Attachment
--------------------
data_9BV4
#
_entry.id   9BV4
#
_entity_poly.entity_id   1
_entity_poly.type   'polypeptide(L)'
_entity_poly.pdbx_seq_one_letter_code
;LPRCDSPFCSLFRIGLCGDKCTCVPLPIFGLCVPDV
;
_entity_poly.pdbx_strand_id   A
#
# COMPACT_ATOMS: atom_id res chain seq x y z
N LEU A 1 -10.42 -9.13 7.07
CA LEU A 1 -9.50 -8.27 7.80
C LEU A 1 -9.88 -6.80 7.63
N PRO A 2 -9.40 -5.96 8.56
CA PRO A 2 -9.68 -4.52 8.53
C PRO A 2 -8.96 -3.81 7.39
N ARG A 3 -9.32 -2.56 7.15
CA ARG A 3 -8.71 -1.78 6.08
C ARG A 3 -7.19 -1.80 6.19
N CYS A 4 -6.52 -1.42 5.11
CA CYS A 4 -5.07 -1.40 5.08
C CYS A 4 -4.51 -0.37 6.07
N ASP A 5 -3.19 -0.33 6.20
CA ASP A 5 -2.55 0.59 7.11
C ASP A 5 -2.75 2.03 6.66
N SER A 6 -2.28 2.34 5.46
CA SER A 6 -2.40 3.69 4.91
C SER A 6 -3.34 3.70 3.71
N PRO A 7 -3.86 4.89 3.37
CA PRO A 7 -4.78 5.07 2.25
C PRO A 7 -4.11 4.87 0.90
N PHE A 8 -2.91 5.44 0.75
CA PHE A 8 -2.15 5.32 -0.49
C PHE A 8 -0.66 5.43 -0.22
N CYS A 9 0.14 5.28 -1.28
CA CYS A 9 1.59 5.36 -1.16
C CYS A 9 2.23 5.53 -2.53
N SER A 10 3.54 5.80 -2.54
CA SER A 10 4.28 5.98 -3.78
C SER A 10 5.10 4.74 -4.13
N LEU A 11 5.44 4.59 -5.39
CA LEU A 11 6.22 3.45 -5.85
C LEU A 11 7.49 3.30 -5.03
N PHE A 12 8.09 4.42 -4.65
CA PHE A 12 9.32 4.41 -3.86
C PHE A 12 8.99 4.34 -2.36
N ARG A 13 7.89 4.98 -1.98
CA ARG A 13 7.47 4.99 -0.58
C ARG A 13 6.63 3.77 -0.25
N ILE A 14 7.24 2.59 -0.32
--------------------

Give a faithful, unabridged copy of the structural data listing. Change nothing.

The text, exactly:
data_9BV4
#
_entry.id   9BV4
#
_entity_poly.entity_id   1
_entity_poly.type   'polypeptide(L)'
_entity_poly.pdbx_seq_one_letter_code
;LPRCDSPFCSLFRIGLCGDKCTCVPLPIFGLCVPDV
;
_entity_poly.pdbx_strand_id   A
#
# COMPACT_ATOMS: atom_id res chain seq x y z
N LEU A 1 -10.42 -9.13 7.07
CA LEU A 1 -9.50 -8.27 7.80
C LEU A 1 -9.88 -6.80 7.63
N PRO A 2 -9.40 -5.96 8.56
CA PRO A 2 -9.68 -4.52 8.53
C PRO A 2 -8.96 -3.81 7.39
N ARG A 3 -9.32 -2.56 7.15
CA ARG A 3 -8.71 -1.78 6.08
C ARG A 3 -7.19 -1.80 6.19
N CYS A 4 -6.52 -1.42 5.11
CA CYS A 4 -5.07 -1.40 5.08
C CYS A 4 -4.51 -0.37 6.07
N ASP A 5 -3.19 -0.33 6.20
CA ASP A 5 -2.55 0.59 7.11
C ASP A 5 -2.75 2.03 6.66
N SER A 6 -2.28 2.34 5.46
CA SER A 6 -2.40 3.69 4.91
C SER A 6 -3.34 3.70 3.71
N PRO A 7 -3.86 4.89 3.37
CA PRO A 7 -4.78 5.07 2.25
C PRO A 7 -4.11 4.87 0.90
N PHE A 8 -2.91 5.44 0.75
CA PHE A 8 -2.15 5.32 -0.49
C PHE A 8 -0.66 5.43 -0.22
N CYS A 9 0.14 5.28 -1.28
CA CYS A 9 1.59 5.36 -1.16
C CYS A 9 2.23 5.53 -2.53
N SER A 10 3.54 5.80 -2.54
CA SER A 10 4.28 5.98 -3.78
C SER A 10 5.10 4.74 -4.13
N LEU A 11 5.44 4.59 -5.39
CA LEU A 11 6.22 3.45 -5.85
C LEU A 11 7.49 3.30 -5.03
N PHE A 12 8.09 4.42 -4.65
CA PHE A 12 9.32 4.41 -3.86
C PHE A 12 8.99 4.34 -2.36
N ARG A 13 7.89 4.98 -1.98
CA ARG A 13 7.47 4.99 -0.58
C ARG A 13 6.63 3.77 -0.25
N ILE A 14 7.24 2.59 -0.32